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On the west coast of Canada, particularly in the south, winters can be a mix of unreasonable proportion. Rain is usually the order of the day, with the ever-present threat of snow. Having grown up in Peterborough, Ontario, winter and snow were seasonal delights. I loved winter and all it brought with it. Working for three years in Ottawa, I found the positives in winter by ice fishing on the Ottawa River or skating on the Rideau Canal. In most of Canada, winter can have its pleasures and diversions.

On the west coast though things are different. Any amount of snow at the lower levels can bring an entire community to its knees. We just aren't prepared for the usually wet, heavy concoction that passes as a west coast snow. So infrequent are the snows, most folks don't even have snow tires on their family vehicles, and a place like Gibsons, where I live, has only minimal snow removal equipment. Promises of warming weather and rains are the only sure way of knowing the snows will soon be gone. But then, when the snow is gone and through the darkest days of the year, one looks at the world seen only under grey leaden skies. Its no secret, west coast winters can be long, depressing and uncomfortable.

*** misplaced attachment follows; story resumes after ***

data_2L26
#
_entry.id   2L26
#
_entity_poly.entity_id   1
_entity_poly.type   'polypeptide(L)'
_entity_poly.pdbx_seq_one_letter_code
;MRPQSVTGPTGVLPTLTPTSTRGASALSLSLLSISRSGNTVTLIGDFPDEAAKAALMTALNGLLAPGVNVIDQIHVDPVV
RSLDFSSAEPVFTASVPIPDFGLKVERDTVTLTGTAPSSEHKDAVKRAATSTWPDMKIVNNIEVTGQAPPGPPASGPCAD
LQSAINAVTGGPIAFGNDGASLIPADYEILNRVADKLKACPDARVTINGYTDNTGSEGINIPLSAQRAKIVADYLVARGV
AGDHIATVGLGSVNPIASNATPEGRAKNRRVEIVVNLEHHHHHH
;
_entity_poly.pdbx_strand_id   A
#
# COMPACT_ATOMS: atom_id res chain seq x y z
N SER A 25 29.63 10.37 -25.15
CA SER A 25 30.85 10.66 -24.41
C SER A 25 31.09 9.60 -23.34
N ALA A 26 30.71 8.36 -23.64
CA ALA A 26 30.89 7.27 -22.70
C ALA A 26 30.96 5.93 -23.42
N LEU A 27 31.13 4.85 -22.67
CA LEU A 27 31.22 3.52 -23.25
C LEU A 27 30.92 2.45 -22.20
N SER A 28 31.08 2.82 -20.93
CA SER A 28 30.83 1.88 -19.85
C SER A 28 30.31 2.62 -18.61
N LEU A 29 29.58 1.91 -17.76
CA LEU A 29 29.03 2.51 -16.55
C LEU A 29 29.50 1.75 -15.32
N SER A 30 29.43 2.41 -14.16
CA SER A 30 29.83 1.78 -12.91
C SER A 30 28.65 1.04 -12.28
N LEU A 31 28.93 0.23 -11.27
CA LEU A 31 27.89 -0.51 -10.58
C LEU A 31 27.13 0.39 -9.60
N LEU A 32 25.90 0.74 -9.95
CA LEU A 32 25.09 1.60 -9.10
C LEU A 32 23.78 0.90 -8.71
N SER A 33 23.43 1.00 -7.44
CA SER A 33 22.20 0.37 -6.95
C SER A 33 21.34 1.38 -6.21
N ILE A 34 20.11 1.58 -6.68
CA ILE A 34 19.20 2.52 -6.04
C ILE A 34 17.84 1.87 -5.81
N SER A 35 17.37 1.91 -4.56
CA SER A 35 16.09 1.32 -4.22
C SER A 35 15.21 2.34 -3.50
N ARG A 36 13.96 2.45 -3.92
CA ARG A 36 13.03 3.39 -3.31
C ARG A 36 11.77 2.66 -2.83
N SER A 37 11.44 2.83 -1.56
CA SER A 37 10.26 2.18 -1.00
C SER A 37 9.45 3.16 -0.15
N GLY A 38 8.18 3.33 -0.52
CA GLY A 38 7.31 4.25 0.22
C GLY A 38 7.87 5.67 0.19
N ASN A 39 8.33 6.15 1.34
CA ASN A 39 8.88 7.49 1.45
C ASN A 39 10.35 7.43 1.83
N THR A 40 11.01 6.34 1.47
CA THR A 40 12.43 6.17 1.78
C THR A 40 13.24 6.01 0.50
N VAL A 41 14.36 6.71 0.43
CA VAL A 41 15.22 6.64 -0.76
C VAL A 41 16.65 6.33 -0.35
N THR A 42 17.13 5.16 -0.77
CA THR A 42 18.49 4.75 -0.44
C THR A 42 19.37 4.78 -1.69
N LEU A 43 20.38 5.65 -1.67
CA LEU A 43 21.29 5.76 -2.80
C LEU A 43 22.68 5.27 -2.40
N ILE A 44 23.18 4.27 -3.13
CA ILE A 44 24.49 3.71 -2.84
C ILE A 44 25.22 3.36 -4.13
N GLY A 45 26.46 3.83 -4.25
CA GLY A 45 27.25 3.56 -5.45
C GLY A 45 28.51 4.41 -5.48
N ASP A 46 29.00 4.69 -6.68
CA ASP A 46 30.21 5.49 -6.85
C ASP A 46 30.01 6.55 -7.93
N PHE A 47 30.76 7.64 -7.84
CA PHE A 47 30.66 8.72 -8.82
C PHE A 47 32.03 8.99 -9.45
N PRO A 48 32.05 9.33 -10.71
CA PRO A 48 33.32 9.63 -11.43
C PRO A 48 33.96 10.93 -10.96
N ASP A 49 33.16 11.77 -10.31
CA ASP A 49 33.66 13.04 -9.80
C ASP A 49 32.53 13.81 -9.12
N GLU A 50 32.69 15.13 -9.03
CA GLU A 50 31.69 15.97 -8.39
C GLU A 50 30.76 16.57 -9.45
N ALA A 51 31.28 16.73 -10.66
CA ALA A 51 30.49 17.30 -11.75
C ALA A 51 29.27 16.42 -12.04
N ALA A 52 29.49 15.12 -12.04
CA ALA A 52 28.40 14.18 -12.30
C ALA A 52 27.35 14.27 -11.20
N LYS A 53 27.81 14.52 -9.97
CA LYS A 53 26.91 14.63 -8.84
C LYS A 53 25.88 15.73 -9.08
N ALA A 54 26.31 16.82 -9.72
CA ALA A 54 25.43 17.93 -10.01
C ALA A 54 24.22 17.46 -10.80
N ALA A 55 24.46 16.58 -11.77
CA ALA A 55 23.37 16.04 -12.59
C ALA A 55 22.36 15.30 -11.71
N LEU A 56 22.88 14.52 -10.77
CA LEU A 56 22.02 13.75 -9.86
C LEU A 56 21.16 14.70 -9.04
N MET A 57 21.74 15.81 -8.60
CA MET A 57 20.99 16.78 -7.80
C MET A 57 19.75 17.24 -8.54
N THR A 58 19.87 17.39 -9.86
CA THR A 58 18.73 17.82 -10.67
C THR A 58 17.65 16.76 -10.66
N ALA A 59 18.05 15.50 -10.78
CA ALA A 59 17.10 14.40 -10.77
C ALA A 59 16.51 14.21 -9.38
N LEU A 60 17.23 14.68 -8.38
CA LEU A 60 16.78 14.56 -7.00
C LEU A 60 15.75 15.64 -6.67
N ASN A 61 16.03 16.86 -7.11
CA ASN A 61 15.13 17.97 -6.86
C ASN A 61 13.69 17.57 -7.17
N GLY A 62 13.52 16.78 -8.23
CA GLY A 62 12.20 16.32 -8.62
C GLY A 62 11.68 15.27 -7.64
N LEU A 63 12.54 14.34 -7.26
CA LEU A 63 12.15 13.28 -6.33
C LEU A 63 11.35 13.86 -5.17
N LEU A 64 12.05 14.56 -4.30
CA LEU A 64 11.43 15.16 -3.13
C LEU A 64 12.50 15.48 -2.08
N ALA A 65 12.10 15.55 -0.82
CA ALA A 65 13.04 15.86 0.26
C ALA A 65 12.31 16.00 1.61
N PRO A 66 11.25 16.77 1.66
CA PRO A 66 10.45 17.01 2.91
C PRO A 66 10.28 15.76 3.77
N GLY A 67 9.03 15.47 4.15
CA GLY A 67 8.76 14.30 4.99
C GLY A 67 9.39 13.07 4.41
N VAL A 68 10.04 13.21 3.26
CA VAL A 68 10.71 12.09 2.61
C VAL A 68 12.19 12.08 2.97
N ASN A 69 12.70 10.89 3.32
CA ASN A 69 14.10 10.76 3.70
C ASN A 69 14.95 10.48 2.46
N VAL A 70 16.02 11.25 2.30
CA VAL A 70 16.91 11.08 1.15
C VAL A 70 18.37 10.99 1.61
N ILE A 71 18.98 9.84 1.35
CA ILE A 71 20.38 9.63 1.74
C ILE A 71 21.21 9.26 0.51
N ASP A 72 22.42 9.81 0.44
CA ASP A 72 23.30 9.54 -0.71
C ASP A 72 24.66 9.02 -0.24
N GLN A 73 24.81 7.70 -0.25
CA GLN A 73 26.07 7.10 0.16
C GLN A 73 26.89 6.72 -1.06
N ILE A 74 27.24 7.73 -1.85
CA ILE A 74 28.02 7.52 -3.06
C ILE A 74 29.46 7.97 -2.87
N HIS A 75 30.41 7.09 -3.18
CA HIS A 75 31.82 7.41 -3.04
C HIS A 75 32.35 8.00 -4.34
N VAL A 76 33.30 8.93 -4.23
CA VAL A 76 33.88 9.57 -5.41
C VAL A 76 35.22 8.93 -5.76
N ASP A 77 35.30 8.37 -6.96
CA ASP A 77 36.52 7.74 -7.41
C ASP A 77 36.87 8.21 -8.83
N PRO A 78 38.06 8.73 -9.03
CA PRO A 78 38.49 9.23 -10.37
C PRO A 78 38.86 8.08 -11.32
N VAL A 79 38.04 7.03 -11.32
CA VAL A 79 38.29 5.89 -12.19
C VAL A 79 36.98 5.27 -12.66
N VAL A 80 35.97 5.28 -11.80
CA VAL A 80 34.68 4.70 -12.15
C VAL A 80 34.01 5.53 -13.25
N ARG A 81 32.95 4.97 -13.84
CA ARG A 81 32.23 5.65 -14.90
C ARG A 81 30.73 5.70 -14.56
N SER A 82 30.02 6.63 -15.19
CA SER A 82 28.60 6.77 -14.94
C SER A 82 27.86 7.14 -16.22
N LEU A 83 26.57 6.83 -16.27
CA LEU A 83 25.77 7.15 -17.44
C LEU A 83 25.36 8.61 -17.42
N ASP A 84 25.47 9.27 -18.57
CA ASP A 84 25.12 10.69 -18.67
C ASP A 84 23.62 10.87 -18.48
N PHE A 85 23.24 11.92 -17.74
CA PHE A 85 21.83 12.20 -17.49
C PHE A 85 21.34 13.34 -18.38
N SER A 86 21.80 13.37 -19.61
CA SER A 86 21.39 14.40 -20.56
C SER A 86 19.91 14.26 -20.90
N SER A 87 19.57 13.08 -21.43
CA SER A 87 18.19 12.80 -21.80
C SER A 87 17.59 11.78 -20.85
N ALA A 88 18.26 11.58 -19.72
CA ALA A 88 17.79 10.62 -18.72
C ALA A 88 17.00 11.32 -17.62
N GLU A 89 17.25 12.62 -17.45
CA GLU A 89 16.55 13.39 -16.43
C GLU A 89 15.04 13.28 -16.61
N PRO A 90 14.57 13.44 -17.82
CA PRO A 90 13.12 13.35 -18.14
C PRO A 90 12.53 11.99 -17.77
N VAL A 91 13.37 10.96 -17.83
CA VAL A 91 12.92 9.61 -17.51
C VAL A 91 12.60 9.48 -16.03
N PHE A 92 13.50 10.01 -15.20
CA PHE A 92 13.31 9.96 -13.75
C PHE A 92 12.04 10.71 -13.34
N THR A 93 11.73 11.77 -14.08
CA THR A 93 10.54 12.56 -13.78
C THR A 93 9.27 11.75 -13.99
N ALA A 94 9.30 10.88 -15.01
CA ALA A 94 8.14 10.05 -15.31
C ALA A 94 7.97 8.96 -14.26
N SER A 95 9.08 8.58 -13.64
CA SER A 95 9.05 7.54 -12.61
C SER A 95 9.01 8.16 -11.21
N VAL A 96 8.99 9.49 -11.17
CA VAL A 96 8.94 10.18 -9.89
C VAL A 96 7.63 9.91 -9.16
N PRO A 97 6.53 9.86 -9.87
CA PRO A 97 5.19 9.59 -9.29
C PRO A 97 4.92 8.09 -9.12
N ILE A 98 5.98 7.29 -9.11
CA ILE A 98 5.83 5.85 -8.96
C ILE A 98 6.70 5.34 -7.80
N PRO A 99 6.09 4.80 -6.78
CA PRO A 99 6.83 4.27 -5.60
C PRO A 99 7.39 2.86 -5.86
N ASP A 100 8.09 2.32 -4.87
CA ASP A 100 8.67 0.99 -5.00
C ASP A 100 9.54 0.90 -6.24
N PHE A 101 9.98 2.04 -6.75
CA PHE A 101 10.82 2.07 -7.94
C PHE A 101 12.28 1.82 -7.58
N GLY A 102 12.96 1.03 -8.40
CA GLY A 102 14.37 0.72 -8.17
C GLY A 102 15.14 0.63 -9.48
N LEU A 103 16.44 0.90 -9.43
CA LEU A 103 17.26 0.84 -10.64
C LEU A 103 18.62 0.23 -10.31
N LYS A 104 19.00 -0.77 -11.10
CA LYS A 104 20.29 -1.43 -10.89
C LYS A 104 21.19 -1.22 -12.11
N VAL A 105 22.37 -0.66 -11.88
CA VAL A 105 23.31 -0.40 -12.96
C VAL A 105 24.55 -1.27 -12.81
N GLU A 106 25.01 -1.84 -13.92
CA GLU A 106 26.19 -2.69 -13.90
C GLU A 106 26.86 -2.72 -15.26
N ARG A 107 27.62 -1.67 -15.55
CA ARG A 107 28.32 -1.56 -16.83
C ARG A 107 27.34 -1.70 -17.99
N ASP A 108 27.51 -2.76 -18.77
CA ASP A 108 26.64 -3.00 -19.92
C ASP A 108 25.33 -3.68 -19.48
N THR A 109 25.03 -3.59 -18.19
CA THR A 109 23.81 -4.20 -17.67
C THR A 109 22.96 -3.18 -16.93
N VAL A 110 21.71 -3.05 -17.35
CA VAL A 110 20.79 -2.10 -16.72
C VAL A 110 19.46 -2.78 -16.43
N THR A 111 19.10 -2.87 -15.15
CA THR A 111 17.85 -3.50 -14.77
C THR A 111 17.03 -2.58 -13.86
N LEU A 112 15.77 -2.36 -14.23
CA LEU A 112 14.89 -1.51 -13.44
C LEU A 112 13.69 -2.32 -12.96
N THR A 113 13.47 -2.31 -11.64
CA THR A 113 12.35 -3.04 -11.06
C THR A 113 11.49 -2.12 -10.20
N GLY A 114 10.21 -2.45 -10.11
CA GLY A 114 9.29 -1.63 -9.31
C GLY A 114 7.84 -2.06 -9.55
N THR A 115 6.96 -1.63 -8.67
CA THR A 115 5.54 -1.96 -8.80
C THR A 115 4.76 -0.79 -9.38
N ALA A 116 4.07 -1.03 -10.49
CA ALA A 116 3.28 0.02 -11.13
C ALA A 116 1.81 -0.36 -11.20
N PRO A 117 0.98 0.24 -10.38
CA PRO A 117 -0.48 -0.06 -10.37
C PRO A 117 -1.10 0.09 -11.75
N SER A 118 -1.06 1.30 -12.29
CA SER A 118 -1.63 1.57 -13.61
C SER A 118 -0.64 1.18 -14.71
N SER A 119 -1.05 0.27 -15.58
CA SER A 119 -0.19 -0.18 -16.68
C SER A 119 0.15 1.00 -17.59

There are, however, days and events that get us through it all. Interspersed in every winter are those clear, wondrous days that are unique to our area. Those are the days that shine and glow, they are the proverbial "light at the end of the tunnel" each and every winter. They are the days that allow golfers to brag that they can golf twelve months a year here on the coast, and they aren't lying. When one of those days happens the seashore walks come alive with smiling, friendly faces. It's a time to be outside, quite often in shirtsleeves. While the rest of Canada trundles in boots, heavy coats, scarves, toques and mitts, we sample the teasing taste of spring. And that can happen in December, January and February, one day at a time.

One such magical day happened in December of 2007. It was a late afternoon of delightful warm sunshine and calm waters. Bonniebrook beach was full of Sunshine Coast families soaking up the last warming rays of the day. Joy and I were doing the same. As we walked back to the car the sun gave its last rays of the day and they lit the bark of a cedar tree on the shore. The image spoke of the magic of the day, and the very warm colours of the reflected setting sun gave comfort to the soul. Through all that had been, and all that was yet to be, this one wonderful day had provided a comforting "Winter's Respite".
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All art images range in price from $100.00 (Canadian) up. As images can be custom printed and reproduced to the individual and unique specifications of the client, and they can be printed on paper or canvas, each reproduced image is printed at a different price.


If you are interested in purchasing a piece of Ed Hill's work, please contact him directly at: info@edhillart.com

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